Use of liquid-based cytology continues to increase in the United States. The cytologic features of squamous cell carcinomas in ThinPrep specimens are similar to those in conventional smears and have been well described by Clark and Dawson.4 These authors noted, however, that a diathesis was common and that the cellularity of these specimens appeared decreased. We recently discovered that a small number of ThinPrep slides with a reference diagnosis of squamous cell carcinoma in the College of American Pathologists (CAP) Interlaboratory Comparison Program in Cervicovaginal Cytology (PAP) were performing poorly. To investigate the reasons for this poor performance, we compared the cytologic features of these cases with a number of ThinPrep cases with squamous cell carcinoma that have performed extremely well.

The PAP is a glass-slide quality improvement program that is mailed quarterly. The CAP Laboratory Accreditation Program requires that all laboratories evaluating gynecologic cytology enroll in the PAP or an equivalent glass-slide program. Cytology laboratories of all types participate, the largest number (approximately 60%) being hospital laboratories. In addition, independent laboratories, federal and government laboratories, university laboratories, and others, such as those associated with a group practice or physician's office, also participate.

Participants generously contribute slides to the program. Submitted slides with a diagnosis of low-grade squamous intraepithelial lesion or higher must be confirmed by biopsy. After receipt and accessioning into the program, the slides are reviewed by at least 3 experienced cytopathologists from the CAP Cytopathology Resource Committee. Before acceptance into the program, each slide must be judged to be of good technical quality and an excellent example of the reference diagnosis. All 3 reviewers must agree on the exact target diagnosis, and this diagnosis must agree with the submitted and biopsy diagnoses prior to accepting a slide for circulation in an educational set.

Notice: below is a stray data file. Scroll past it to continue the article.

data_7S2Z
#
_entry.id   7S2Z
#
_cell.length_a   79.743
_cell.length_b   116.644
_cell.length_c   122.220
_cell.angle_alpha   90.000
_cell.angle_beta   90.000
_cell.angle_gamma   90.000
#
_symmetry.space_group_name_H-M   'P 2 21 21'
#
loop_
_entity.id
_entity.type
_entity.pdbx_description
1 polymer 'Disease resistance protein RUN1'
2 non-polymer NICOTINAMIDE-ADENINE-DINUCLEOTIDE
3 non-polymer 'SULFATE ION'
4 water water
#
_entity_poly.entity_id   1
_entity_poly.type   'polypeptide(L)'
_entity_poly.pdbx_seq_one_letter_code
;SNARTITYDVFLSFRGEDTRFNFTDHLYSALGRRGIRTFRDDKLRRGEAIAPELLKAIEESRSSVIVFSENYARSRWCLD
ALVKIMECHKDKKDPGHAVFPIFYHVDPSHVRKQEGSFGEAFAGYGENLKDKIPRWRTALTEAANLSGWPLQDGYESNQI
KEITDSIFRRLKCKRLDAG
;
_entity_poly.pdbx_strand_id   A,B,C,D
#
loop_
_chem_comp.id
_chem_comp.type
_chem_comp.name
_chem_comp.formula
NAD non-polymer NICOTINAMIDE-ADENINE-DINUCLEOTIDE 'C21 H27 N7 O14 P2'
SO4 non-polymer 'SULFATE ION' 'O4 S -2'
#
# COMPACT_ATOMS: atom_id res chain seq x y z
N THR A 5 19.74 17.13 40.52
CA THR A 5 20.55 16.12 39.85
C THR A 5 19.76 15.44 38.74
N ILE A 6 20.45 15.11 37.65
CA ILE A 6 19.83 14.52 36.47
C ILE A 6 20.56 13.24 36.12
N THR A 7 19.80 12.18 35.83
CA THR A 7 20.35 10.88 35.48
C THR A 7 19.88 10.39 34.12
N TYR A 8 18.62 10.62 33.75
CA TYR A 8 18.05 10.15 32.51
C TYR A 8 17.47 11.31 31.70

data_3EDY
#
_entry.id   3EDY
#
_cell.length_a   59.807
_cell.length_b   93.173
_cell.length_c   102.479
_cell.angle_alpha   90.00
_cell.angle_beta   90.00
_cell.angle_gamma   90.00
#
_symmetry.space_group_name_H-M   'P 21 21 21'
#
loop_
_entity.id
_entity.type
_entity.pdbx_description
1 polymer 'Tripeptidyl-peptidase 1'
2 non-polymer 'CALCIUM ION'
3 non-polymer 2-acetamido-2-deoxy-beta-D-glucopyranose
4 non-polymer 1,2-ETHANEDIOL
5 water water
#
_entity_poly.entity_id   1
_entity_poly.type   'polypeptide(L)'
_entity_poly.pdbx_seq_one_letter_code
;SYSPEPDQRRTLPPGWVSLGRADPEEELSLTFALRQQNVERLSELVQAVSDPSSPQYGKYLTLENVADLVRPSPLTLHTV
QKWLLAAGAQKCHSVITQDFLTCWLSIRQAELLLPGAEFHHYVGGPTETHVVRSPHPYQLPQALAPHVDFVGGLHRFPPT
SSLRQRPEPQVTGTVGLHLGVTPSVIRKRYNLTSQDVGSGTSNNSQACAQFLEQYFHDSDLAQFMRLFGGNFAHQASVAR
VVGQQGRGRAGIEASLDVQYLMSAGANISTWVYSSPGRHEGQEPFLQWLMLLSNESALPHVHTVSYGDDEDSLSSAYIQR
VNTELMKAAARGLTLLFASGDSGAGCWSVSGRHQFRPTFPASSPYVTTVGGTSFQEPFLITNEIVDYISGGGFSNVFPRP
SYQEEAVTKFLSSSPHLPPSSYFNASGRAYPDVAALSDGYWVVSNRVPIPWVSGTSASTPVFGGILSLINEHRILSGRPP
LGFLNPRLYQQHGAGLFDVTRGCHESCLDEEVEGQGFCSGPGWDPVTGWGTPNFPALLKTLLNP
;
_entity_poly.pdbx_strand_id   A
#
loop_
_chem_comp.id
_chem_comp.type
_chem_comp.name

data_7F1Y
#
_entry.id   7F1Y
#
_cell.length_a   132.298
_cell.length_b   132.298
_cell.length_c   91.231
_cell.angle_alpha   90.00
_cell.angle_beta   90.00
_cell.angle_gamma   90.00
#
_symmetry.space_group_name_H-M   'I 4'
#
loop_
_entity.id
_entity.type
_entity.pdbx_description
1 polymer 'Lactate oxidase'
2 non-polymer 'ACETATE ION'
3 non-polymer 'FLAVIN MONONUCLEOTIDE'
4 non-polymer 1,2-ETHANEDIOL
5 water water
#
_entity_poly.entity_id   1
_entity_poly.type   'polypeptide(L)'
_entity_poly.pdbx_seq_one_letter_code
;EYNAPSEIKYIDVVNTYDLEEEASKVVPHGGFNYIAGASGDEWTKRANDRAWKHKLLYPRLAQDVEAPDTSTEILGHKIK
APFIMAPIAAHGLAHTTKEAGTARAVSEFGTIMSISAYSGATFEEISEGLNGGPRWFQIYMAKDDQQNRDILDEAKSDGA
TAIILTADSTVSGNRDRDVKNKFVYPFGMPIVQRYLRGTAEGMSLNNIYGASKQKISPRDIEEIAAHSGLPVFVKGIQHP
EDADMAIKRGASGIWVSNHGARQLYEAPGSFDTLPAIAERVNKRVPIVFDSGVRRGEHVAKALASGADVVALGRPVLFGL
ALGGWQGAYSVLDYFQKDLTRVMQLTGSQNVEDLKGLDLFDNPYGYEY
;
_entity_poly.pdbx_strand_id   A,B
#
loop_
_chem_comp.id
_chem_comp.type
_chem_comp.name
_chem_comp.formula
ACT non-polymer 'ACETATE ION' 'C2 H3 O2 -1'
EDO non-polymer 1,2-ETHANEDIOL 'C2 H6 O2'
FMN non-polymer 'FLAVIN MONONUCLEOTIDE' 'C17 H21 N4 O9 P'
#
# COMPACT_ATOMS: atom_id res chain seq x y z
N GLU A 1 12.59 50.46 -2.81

The PAP consists of 5 glass slides of cervicovaginal material mailed 4 times per year. The coded answer sheets have diagnostic menus using terminology modified from the Bethesda System. Referenced slides are placed into 1 of 3 selection series: the 000 series for unsatisfactory slides; the 100 series for normal cytology, infections, and reparative conditions; and the 200 series for epithelial cell abnormalities and carcinomas.